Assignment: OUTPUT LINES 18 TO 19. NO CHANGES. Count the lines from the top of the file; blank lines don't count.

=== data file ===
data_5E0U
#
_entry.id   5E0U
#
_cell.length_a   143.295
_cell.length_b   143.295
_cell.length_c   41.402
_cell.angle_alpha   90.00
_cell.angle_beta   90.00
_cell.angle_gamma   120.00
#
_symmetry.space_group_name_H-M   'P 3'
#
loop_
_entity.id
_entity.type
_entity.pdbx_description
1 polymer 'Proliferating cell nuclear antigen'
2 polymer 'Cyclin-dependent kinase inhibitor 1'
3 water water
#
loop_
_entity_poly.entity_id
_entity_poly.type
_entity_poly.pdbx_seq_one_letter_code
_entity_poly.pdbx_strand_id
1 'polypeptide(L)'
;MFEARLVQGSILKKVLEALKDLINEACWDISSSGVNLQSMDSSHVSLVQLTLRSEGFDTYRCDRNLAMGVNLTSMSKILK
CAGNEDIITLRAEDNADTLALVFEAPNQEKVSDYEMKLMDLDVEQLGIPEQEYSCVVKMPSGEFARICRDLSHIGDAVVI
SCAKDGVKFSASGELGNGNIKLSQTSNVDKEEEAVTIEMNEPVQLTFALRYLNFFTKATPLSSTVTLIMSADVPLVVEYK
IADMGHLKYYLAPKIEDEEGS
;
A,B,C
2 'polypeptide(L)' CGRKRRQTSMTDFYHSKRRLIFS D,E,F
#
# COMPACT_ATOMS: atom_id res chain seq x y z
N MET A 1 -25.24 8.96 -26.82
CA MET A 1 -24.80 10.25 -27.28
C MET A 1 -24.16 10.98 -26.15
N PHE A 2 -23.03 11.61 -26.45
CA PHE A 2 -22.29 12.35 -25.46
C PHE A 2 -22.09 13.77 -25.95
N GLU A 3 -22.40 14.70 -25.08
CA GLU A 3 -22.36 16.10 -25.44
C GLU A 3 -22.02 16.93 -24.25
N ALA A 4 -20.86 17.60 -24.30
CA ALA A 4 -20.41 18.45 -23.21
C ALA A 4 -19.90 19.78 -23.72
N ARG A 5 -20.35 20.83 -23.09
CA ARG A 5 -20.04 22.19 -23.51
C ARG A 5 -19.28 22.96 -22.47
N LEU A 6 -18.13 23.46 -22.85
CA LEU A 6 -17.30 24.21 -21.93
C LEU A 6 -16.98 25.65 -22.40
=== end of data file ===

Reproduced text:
1 polymer 'Proliferating cell nuclear antigen'
2 polymer 'Cyclin-dependent kinase inhibitor 1'